Three new penguin chicks born at Auckland aquarium – Stuff

Three gentoo penguin chicks are doing well after hatching at an Auckland aquarium.
The first chick hatched on October 27 last year at Sea Life Kelly Tarlton’s and has already overtaken his parents – Xena and Dobby – in size and weight, at 92 grams.
The young penguin “loves playing under the saltwater sprinkler” a spokesperson from Sea Life said.
The second chick hatched just three days later, while the third chick – nearly two weeks younger than the others – hatched on November 19.
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The youngest is the cheekiest of the chicks and likes “sidling up to keepers during feeding times”.
None of the chicks have been named yet, penguin keeper Kiara Lehnert said.
A name is only chosen once the chicks have fully grown, become confident in the water and gained their adult plumage – then the team can confirm their sex.
“As the chicks continue to grow, learn and explore, we’re loving seeing their personalities continue to shine through!” Lehnert said.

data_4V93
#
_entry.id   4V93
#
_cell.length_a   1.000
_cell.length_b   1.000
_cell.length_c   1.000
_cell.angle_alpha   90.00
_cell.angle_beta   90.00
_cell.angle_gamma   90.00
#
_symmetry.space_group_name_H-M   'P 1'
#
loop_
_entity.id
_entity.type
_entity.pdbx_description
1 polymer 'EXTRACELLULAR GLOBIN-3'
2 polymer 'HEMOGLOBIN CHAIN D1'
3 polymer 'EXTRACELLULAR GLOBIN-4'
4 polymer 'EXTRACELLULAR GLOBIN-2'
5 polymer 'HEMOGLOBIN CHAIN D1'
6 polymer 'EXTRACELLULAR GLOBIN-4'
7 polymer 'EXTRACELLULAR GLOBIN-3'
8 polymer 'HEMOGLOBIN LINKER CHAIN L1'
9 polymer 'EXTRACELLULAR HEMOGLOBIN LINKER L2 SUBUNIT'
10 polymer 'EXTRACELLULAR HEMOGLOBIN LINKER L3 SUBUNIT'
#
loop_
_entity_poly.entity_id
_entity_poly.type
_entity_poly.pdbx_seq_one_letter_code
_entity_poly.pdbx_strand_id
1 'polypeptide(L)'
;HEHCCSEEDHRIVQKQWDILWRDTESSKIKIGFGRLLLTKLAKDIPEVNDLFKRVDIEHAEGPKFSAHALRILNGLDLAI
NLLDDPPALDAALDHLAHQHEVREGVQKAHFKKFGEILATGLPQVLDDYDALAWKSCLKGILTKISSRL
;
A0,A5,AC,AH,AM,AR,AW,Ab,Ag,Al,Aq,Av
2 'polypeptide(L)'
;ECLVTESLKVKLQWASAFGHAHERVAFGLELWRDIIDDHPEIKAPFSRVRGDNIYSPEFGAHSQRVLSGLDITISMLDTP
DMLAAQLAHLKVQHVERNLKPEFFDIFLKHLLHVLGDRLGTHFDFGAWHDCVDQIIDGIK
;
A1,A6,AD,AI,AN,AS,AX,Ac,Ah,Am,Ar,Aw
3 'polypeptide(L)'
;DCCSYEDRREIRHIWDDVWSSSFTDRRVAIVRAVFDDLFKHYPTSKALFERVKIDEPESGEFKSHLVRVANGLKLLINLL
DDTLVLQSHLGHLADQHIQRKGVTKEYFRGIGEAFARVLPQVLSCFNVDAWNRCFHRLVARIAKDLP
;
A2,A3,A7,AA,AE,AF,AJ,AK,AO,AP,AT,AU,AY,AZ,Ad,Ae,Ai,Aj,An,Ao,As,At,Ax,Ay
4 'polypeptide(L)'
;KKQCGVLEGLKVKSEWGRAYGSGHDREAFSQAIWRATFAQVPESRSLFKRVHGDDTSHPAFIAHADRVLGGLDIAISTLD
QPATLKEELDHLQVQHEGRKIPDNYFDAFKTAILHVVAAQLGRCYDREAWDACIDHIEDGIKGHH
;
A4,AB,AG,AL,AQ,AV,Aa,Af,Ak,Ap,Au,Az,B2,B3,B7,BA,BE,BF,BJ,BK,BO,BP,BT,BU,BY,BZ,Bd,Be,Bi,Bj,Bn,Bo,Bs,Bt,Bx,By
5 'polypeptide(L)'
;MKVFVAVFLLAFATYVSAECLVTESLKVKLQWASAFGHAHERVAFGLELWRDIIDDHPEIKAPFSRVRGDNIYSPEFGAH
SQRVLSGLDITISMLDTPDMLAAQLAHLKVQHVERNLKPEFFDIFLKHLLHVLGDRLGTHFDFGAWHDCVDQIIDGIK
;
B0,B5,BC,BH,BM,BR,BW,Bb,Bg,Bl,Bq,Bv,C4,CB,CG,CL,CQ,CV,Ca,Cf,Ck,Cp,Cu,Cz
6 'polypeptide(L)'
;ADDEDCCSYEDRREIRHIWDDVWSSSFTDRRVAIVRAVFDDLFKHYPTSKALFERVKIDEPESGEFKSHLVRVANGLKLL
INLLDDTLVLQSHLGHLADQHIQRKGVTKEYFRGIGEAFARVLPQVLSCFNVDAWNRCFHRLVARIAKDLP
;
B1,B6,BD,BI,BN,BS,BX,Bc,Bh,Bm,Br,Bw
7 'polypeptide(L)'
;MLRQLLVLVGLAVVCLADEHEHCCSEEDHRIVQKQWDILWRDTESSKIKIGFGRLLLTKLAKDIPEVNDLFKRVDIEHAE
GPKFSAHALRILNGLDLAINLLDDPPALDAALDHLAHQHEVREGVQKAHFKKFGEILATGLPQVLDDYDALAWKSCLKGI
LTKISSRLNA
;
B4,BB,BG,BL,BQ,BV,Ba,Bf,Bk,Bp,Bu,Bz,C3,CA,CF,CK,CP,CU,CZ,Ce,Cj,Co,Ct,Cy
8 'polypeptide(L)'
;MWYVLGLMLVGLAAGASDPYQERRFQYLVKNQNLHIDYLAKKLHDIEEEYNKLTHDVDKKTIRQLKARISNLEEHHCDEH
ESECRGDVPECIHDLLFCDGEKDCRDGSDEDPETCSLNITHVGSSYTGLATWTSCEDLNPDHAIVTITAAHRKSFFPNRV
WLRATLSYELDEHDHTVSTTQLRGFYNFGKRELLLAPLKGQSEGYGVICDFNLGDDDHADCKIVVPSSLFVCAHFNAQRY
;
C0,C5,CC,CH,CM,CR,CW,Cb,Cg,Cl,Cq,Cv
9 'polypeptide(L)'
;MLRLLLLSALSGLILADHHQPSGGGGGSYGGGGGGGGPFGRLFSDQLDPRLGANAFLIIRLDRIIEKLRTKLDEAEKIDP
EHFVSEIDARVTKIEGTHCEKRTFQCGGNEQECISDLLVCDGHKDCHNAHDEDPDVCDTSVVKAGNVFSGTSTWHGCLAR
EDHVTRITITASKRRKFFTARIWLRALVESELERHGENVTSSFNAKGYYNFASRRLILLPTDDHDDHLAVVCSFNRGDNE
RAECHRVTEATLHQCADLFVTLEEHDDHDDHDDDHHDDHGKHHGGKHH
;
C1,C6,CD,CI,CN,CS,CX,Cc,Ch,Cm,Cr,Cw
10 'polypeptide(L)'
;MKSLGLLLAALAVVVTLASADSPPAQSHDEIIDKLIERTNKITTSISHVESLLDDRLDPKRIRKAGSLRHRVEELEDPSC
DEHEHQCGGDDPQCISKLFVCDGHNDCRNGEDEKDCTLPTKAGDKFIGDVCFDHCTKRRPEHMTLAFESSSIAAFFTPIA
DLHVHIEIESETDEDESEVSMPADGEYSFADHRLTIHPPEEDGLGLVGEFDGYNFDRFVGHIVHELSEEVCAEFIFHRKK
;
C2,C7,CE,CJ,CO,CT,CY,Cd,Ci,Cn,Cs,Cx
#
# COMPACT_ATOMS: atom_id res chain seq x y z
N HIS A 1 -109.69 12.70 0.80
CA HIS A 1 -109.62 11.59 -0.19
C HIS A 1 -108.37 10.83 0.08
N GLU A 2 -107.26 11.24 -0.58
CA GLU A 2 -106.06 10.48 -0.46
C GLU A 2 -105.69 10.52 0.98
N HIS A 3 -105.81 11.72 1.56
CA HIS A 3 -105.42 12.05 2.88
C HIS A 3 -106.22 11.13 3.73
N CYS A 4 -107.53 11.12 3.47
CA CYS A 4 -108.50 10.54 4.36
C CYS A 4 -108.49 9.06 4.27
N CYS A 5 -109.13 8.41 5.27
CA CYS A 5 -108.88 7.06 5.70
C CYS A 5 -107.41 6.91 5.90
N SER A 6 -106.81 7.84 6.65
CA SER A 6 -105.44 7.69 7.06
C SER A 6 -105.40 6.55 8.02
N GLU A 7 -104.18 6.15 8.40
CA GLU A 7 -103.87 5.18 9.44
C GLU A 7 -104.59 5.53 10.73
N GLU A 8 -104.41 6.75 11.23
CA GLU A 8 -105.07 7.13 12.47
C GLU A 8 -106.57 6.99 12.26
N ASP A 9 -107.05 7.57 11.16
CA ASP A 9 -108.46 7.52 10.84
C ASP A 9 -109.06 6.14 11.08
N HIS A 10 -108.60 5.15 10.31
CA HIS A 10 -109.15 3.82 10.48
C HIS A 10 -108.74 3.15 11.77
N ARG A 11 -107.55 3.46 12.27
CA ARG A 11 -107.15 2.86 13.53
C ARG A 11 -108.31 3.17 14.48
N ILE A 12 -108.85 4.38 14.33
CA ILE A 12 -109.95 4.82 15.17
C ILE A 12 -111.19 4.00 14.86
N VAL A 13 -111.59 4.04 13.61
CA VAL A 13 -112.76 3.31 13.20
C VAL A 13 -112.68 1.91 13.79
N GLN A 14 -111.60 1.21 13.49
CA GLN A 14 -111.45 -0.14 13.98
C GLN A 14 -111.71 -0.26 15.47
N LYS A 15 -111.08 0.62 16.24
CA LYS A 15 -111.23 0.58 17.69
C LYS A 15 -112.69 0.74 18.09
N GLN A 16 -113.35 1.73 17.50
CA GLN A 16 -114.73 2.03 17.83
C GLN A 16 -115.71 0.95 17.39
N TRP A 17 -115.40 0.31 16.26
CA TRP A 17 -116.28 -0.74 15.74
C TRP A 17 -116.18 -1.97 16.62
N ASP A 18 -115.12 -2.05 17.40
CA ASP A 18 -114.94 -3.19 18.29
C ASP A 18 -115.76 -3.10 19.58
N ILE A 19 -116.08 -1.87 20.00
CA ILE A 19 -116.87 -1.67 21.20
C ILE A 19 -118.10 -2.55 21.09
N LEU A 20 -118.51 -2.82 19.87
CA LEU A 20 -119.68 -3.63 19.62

The three chicks live in the Antarctic Ice Adventure aquarium alongside a colony of sub-Antarctic king penguins.
The display is kept at an icy temperature of -2° to 0° Celsius all year round to mimic the bird’s icy homeland of the sub-Antarctic islands and peninsulas.
Meanwhile, the gentoo penguin’s national habitat is under threat.
As sea ice cover in Antarctica diminishes, more industrial fishing vessels can encroach on their foraging grounds.
These ships act as a “super-predator” for krill, one of the penguin’s main food sources and a foundation of the food chain in Antarctica.
In the past 30 years, colonies of Adélie and chinstrap penguins on the Antarctic Peninsula have declined by more than 50% due to reduced sea ice and krill harvesting.
“Together they [the chicks] are ambassadors for their species, helping raise awareness of the threats facing their relatives in the wild,” the spokesperson said.
Guests can also see a range of other marine and freshwater creatures at SEA LIFE Kelly Tarlton’s including sharks, rays, and turtles.
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